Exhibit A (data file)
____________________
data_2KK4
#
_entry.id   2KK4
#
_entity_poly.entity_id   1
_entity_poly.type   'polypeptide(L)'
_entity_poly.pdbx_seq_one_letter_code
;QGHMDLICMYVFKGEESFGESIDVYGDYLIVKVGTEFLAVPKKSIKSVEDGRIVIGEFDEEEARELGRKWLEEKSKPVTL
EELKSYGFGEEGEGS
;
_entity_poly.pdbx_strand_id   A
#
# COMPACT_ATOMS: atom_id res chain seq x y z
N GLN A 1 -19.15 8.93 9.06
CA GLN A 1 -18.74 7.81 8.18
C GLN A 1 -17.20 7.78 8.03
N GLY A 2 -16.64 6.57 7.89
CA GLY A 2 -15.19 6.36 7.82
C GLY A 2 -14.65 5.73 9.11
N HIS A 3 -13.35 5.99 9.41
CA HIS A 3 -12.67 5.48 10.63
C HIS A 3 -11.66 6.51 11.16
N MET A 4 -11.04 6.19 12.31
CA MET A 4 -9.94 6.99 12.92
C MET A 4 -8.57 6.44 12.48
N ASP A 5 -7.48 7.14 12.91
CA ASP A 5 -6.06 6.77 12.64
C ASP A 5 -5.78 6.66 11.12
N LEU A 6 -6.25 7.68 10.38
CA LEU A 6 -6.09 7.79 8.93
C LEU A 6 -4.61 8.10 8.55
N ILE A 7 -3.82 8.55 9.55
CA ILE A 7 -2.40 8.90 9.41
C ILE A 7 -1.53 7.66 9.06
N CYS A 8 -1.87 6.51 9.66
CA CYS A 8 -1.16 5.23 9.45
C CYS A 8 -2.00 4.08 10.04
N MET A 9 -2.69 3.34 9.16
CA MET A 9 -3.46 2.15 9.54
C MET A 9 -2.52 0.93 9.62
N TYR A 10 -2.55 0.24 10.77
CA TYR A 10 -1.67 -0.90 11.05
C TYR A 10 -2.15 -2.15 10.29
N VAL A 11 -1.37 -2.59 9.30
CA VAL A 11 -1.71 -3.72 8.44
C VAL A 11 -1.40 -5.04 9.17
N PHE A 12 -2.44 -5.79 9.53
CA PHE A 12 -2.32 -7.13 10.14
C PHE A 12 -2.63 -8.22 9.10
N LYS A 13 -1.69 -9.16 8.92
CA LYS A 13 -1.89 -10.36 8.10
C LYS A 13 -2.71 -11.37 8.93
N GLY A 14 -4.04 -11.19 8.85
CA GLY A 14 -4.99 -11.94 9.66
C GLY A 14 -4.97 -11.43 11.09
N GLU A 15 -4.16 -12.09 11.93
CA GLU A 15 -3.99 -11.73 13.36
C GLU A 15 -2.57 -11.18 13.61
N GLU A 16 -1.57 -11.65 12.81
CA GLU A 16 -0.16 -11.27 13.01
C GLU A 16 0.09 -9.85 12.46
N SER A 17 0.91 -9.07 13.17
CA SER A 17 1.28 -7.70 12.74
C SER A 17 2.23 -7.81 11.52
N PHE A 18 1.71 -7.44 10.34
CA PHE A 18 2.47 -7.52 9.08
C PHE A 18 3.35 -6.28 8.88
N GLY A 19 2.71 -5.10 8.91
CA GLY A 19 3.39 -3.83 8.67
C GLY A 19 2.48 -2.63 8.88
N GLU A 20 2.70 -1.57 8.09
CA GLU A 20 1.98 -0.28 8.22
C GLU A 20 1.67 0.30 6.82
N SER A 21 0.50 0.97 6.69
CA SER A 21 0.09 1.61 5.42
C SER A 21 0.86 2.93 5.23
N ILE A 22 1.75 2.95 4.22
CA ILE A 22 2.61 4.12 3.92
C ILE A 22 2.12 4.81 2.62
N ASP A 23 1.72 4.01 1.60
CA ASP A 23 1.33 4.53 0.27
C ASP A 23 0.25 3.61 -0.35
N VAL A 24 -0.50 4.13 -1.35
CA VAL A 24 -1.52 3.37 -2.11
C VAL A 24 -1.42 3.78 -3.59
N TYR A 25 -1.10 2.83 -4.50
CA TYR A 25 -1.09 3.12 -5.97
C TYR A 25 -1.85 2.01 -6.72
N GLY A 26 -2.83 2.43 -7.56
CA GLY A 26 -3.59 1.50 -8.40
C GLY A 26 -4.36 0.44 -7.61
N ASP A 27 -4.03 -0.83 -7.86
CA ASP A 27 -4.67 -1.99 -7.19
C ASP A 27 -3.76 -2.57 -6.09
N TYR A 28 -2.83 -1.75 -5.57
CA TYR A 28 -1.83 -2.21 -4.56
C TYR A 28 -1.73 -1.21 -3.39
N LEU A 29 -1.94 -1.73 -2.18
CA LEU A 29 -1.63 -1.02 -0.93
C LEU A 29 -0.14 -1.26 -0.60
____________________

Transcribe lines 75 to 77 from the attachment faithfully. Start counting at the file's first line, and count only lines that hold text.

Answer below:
CA SER A 21 0.09 1.61 5.42
C SER A 21 0.86 2.93 5.23
N ILE A 22 1.75 2.95 4.22